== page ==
Los Angeles Times
Steering wheel is focus of Tesla Model Y probe
Regulators investigate reports of equipment falling off while driving. The absence of a bolt is cited.
DETROIT — U.S. safety regulators are turning up the heat on Tesla, announcing investigations into steering wheels coming off some SUVs and a fatal crash involving a Tesla believed to have been operating with an automated driving system engaged when it ran into a parked firetruck in California.
The National Highway Traffic Safety Administration said Wednesday that it is launching a crash investigation team to look into the Feb. 18 accident involving a Tesla Model S and a ladder truck from the Contra Costa County Fire Protection District.
The firetruck inquiry is part of a larger investigation by the agency into multiple instances of Teslas using the automaker’s Autopilot system crashing into parked emergency vehicles.
NHTSA has become more aggressive in pursuing problems with Teslas in the last year, announcing multiple recalls and probes.
The driver of the 2014 Tesla Model S was killed in the crash and a passenger was critically injured. Four firefighters were treated for minor injuries.
NHTSA is investigating how the Autopilot system detects and responds to emergency vehicles parked on highways. At least 14 Teslas have crashed into emergency vehicles nationwide while using the system.
Authorities said the California firetruck had its lights on and was parked diagonally on a highway to protect responders to an earlier accident.
A NHTSA spokeswoman said she couldn’t comment on an open investigation when asked whether the Teslas are posing a danger to emergency workers.
Earlier Wednesday, the agency posted documents revealing that it’s investigating steering wheels that can detach from the steering column on as many as 120,000 Model Y SUVs.
The agency said it received two complaints involving 2023 Model Ys that were delivered to customers missing a bolt that holds the wheel to the steering column. A friction fit held the steering wheels on, but they separated when force was exerted while the SUVs were being driven.
The agency says in documents posted on its website Wednesday that both incidents happened while the SUVs had low mileage on them.
In one complaint filed with NHTSA, an owner said he was driving with his family on Route 1 in Woodbridge, N.J., when the steering wheel suddenly came off Jan. 29, five days after the vehicle was purchased. The owner wrote that there were no cars behind him and he was able to pull toward the road divider. There were no injuries.
It was a “horrible experience,” the car’s owner, Prerak Patel, told the Associated Press. He said he was in the freeway’s left lane when the steering wheel came off and was lucky the road was straight and he was able to stop the car at the divider.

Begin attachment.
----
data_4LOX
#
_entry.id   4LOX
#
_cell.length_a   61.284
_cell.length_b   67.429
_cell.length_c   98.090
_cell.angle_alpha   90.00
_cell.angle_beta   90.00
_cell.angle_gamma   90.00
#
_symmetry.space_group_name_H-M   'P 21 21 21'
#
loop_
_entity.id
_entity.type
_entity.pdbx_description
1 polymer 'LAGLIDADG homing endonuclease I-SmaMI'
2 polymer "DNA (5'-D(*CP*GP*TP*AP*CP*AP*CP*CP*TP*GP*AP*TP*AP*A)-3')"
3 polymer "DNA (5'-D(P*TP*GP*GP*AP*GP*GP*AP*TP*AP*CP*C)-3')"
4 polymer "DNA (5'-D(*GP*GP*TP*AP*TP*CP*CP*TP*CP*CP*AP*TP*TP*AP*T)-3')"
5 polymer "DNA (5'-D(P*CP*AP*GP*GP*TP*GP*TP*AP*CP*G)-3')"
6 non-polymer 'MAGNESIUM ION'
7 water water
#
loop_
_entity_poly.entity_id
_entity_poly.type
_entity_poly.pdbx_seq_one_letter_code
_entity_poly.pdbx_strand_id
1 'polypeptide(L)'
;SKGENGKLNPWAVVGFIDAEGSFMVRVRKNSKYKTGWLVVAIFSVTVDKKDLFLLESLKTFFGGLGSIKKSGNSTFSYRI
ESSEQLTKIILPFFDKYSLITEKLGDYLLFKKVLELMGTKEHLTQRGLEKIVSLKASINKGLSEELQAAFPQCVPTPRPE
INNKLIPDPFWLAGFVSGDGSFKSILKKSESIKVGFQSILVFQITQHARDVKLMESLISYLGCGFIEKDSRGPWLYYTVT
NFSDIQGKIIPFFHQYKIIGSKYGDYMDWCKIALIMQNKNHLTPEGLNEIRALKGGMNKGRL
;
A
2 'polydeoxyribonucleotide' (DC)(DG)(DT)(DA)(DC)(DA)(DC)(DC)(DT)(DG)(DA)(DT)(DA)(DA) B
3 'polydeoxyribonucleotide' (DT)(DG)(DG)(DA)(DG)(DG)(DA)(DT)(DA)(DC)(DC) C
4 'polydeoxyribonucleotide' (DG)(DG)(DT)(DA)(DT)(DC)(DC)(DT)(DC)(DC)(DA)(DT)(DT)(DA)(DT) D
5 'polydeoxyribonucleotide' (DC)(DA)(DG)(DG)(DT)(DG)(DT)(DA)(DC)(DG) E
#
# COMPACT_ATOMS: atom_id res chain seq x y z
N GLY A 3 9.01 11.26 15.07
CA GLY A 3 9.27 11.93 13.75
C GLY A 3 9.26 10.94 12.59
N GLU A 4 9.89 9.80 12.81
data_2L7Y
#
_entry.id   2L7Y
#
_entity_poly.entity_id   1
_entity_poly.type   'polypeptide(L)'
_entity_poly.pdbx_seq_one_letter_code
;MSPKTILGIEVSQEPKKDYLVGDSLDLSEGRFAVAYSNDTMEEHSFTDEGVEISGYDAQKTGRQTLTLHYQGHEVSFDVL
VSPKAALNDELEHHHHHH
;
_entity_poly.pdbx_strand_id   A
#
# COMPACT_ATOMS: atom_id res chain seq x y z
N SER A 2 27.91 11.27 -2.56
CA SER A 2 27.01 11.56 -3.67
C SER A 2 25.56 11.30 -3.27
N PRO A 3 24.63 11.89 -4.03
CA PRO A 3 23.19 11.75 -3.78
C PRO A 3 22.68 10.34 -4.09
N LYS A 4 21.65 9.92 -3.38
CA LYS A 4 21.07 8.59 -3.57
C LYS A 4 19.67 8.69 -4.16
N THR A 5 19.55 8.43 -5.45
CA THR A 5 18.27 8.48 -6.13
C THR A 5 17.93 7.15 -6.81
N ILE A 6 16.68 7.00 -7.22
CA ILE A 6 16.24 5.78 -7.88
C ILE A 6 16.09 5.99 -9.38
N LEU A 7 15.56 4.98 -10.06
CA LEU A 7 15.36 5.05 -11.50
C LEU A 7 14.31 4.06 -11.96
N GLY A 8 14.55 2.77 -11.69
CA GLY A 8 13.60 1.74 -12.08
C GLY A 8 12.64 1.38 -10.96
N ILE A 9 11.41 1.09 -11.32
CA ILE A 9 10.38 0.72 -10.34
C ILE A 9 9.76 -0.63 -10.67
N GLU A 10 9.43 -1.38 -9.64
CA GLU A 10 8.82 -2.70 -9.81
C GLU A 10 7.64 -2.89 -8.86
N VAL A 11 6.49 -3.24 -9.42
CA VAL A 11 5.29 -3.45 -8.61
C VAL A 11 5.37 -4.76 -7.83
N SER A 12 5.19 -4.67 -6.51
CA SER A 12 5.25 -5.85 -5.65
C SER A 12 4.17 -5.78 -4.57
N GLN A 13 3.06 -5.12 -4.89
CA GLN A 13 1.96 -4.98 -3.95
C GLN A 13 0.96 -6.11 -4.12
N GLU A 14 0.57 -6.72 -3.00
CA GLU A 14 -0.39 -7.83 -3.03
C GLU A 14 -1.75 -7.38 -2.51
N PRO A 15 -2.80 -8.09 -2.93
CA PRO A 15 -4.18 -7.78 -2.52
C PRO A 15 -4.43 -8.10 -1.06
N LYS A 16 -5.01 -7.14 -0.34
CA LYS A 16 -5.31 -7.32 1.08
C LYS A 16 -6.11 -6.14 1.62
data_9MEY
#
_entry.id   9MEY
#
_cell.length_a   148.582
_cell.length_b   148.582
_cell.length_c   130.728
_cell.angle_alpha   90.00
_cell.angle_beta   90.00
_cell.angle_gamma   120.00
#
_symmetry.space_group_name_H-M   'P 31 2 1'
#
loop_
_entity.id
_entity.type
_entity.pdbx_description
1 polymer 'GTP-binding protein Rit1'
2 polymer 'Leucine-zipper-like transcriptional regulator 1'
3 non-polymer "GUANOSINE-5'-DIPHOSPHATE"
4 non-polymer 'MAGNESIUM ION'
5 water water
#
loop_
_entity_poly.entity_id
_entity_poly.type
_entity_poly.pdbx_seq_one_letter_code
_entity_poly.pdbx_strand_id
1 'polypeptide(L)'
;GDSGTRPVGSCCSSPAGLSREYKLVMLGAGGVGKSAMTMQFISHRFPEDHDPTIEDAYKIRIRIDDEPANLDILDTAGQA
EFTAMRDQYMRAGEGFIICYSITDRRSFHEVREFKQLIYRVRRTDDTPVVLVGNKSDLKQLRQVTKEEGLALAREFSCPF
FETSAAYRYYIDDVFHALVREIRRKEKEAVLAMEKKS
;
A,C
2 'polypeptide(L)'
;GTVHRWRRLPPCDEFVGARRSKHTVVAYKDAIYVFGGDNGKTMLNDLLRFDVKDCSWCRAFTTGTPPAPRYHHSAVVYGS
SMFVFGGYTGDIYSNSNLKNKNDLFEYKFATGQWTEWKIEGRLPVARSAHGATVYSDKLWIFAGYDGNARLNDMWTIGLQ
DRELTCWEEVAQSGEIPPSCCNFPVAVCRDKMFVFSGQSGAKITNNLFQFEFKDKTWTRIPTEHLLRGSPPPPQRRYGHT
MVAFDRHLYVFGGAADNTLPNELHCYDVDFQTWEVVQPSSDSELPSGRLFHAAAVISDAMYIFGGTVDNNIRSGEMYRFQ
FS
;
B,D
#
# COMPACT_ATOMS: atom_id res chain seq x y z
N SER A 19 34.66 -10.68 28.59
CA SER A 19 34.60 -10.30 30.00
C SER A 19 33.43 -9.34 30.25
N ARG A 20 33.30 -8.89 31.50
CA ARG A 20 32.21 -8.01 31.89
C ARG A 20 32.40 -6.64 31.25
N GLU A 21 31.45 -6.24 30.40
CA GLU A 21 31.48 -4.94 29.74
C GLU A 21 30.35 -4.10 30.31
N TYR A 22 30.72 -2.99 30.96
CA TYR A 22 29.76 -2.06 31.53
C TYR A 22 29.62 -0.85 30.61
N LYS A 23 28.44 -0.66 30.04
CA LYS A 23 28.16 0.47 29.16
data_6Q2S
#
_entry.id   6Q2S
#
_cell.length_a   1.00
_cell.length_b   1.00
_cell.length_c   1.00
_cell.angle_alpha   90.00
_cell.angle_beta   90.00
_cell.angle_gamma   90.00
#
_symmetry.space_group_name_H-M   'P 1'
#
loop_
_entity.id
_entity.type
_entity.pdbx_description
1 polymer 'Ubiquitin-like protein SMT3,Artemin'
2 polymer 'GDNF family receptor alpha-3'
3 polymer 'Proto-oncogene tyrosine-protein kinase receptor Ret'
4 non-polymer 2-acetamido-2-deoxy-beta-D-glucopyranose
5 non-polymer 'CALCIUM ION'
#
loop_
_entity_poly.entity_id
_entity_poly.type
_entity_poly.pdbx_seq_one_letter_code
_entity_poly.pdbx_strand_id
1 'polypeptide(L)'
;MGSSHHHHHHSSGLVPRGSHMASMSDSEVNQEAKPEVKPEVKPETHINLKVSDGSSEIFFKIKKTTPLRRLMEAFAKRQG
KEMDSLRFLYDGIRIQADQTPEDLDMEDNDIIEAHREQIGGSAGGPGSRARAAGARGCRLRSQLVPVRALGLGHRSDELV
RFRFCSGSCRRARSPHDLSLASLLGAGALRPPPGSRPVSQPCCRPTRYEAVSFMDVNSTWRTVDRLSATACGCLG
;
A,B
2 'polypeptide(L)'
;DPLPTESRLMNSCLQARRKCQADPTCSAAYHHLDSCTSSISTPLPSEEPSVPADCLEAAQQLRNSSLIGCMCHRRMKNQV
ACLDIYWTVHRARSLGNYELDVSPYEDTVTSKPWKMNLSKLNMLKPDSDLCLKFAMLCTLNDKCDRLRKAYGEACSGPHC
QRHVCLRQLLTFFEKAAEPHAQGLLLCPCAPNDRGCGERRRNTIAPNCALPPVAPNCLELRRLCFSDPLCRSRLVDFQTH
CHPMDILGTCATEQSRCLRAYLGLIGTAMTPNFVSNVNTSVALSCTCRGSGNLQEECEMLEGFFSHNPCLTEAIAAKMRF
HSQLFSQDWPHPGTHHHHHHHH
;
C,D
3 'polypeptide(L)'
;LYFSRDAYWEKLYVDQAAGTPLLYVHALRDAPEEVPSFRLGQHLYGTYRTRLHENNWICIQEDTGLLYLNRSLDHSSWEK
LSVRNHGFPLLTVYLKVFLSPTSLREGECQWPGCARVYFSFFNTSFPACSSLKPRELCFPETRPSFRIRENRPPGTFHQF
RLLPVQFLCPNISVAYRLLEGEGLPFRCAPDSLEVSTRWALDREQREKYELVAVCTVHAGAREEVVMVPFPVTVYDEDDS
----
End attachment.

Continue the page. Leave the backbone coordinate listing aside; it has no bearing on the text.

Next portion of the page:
Messages were left seeking comment from Tesla, which is based in Austin, Texas, and has disbanded its media relations department.
At first a Tesla service center gave Patel a cost estimate of $103.96 to repair the problem. The service center apologized in what appear to be text messages posted on Twitter.
When Patel wrote that he had lost faith in Tesla and asked for a refund, the service center removed the charge.
Patel was later given the option of keeping the car or getting it replaced with a new one. Patel said he chose to get a replacement.
Patel said he’s a fan of Tesla Chief Executive Elon Musk and has invested a large chunk of his savings in the company’s stock, which fell 3% on Wednesday.
“My kids were a little scared to ride in a loaner Tesla and, as a parent, we are able to restore their confidence,” Patel said. He said he hopes Tesla will investigate and improve its quality control “so no other family experiences what we experienced.”
Detached steering wheels are rare but not unprecedented. In February, Nissan recalled about 1,000 Ariya electric vehicles because the wheels could come off the steering columns due to a loose bolt.
In addition to the Autopilot probe, NHTSA has opened investigations during the last three years into Teslas braking suddenly for no reason, suspension problems and other issues.
In February, NHTSA pressured Tesla to recall nearly 363,000 vehicles with so-called Full Self-Driving software because the system can break traffic laws. The system is being tested on public roads by as many as 400,000 Tesla owners.
The U.S. Justice Department also has asked Tesla for documents about the Full Self-Driving software and Autopilot.
Tesla says in its owners manual that neither Autopilot nor Full Self-Driving can drive themselves, and that owners must be ready to intervene at all times.
NHTSA has sent investigators to 35 Tesla crashes in which automated systems are believed to have been engaged. Nineteen people have died in those crashes, including two motorcyclists.